Indonesian residents wade through flood water near the Ciliwung river in Jakarta in February 2018. Our emissions in the near future will lock in sea level rise over centuries.
New research confirms that what the world pumps into the atmosphere today has grave long-term consequences. Governments - especially Australia's - must urgently ramp up efforts to reduce emissions.
Evening light on a Heard Island icescape. The island is part of the Kerguelen Plateau, which is being jointly studied by France and Australia.
Scientists are uncovering the secrets of a giant undersea rock shelf, parts of which lie four kilometres below the ocean's surface.
During the Pliocene, up to one third of Antarctica’s ice sheet melted, causing sea-level rise of 20 metres.
New research shows that warming by more than 2°C could be a tipping point for Antarctica's ice sheets, resulting in widespread meltdown and changes to the world's shorelines for centuries to come.
Meltwater on the ice shelf near the McMurdo research station, Antarctica.
Nicholas Bayou / UNAVCO
These lakes could threaten the future stability of parts of the Antarctic ice sheet.
Aerial imagery revealing the extent of storm damage in Dee Why on Sydney’s Northern Beaches in 2016 following wild weather.
The IPCC report says extreme sea level events that used to hit once a century will occur once a year in many places by 2050. This situation is inevitable, even if emissions are dramatically curbed.
Antarctic winds have a huge effect on weather in other places.
NASA Goddard Space Flight Center/Flickr
Each spring, winds circling the South Pole weaken. If they weaken enough, they can actually reverse – causing rapid warming.
Technology, such as satellite systems, can be used for both military and scientific purposes.
‘Dual use’ technology – technology used for both peaceful and military purposes – is allowed in Antarctica, according to the treaty.
Since the last ice age, the ice sheet retreated over a thousand kilometres in the Ross Sea region, more than any other region on the continent.
New research shows that ocean and air temperatures both contributed to the melting of Antarctica's Ross Ice Shelf in the past, but melting from below by a warming ocean became more important over time.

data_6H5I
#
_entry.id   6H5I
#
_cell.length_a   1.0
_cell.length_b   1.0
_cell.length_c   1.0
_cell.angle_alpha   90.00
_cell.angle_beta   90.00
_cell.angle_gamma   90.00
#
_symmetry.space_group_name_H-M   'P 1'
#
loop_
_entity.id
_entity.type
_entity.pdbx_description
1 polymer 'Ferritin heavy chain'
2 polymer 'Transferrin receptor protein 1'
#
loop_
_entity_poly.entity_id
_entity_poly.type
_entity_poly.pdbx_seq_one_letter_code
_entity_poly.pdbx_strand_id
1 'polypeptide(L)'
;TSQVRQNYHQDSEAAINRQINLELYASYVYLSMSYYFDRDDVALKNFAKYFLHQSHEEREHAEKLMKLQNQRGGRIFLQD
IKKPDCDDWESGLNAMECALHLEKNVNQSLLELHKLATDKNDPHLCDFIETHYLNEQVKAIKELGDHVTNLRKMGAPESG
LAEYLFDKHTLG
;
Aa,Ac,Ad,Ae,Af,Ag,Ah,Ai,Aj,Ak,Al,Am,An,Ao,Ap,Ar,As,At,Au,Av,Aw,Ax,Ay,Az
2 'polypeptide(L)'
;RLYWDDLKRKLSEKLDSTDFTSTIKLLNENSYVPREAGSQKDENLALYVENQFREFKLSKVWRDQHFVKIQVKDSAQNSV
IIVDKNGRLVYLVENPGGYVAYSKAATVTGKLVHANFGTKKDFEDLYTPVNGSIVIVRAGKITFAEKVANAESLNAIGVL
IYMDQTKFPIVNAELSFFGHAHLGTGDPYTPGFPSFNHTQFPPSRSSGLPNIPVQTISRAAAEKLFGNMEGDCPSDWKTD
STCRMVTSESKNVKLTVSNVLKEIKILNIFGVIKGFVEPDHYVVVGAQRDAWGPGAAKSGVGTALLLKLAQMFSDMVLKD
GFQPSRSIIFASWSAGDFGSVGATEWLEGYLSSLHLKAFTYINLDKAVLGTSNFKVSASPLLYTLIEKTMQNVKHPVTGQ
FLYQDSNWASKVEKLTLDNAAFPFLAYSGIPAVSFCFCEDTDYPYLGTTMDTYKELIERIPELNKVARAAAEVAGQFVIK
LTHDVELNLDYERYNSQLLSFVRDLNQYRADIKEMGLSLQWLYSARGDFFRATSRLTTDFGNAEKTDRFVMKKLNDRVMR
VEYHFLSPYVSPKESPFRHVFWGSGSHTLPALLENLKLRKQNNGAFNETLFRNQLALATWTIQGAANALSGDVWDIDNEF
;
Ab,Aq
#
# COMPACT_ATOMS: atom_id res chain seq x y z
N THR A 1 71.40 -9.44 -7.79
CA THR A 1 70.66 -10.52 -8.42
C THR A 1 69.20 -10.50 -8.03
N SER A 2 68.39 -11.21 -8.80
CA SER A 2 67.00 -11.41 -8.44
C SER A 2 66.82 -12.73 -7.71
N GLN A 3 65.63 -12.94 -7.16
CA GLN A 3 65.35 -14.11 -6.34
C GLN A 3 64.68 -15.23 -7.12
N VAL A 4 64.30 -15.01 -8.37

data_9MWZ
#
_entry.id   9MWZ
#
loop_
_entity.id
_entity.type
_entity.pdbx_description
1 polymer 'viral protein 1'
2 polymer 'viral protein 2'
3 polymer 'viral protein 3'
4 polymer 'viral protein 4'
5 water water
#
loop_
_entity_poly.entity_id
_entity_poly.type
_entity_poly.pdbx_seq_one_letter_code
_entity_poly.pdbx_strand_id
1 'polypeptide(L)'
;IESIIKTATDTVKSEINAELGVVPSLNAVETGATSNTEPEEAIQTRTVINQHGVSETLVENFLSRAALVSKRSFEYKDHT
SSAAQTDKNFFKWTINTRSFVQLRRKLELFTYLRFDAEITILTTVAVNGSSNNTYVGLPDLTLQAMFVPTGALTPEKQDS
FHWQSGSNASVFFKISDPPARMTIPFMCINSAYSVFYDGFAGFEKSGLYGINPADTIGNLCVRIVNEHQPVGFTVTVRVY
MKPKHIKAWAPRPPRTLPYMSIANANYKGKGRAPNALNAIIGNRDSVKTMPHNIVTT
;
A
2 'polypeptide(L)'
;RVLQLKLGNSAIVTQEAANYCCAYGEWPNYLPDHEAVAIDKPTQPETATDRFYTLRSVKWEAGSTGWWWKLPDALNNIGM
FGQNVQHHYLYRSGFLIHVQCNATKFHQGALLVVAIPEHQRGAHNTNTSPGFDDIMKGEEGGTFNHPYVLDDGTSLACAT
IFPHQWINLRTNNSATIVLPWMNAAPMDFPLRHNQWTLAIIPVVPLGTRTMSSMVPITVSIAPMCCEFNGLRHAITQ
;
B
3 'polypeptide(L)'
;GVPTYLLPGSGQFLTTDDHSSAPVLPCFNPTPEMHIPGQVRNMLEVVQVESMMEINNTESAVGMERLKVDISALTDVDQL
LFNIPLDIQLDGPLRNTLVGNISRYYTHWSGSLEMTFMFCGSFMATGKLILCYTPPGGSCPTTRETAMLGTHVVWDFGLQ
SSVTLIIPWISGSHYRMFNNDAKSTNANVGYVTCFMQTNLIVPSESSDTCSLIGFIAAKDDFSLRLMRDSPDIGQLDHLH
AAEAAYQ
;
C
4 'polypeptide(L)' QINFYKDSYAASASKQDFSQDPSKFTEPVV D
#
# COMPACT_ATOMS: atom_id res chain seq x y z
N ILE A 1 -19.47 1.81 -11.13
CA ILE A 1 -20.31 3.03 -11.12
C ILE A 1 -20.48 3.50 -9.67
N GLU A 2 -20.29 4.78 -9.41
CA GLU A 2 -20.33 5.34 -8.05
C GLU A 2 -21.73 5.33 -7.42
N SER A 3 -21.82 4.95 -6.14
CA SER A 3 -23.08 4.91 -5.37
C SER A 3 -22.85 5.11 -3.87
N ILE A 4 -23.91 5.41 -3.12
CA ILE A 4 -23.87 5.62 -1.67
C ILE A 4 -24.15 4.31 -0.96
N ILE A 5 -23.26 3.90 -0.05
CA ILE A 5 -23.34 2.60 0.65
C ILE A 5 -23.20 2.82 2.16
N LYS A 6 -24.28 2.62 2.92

A wild leopard seal on South Georgia.
Cooperation or theft? New observations show wild leopard seals sharing food when targeting king penguins in Antarctica.
One of two underwater gliders is deployed from a research ship into Antarctic waters.
Sending autonomous vehicles to the Southern Ocean can be fraught with anxiety, especially if one of them doesn't make radio contact when it's supposed to.
Scientists measured the thickness and basal melt of the Ross Ice Shelf.
Parts of Antarctica's largest ice shelf are melting ten times faster than the rest of the shelf, and solar heated waters below the ice are to blame.
Emperor penguins have uniquely adapted to their Antarctic home.
Emperor penguins have a few hidden tricks to stay warm, like blood vessels in the nose arranged so they can regain most of the heat that would be lost by breathing.
A small boat in the Illulissat Icefjord is dwarfed by the icebergs that have calved from the floating tongue of Greenland’s largest glacier, Jacobshavn Isbrae.
Sea levels could rise by two metres by 2100, sparking a refugee crisis unlike anything the world has ever seen.
The research vessel must dodge dangerous icebergs as it drills for sediment core samples.
A paleooceanographer describes her ninth sea expedition, this time retrieving cylindrical 'cores' of the sediment and rock that's as much as two miles down at the ocean floor.
The Casey Station is part of Australia’s permanent outpost in Antarctica.
Buildings and human disturbance in Antartica is clustered in an ice-free zone that is essential to most of the continent's biodiversity.
A new climate model combines data on ice loss from both polar regions for the first time.
Climate scientist predict that the combined effect of ice loss in Greenland and Antarctica will be more extreme weather, with impacts on agriculture, infrastructure and human life itself.
Sea ice responds to changes in winds and ocean currents, sometimes with origins thousands of kilometres away.
Antarctic sea ice cover fell to an all-time low recently and hasn't yet recovered. Why? The initial answers could lie in an unlikely place – the tropics.
The Antarctic Circumpolar Current keeps Antarctica cold.
The Antarctic Circumpolar Current provides a barrier to heat that keeps warm subtropical waters away from Antarctica. Yet, there are a few places where the heat gets through.
Few work environments offer greater isolation than Antarctica.
Isolation at work can be unhealthy. But it can also be a good thing – as this researcher found out when he walked solo from Melbourne to Sydney.
Brazil, home to the Amazon, is one of just five ‘mega-wilderness’ countries.
More than two-thirds of Earth's remaining wilderness is in the hands of just five countries, according to a new global map. A concerted conservation effort is needed to save our last wild places.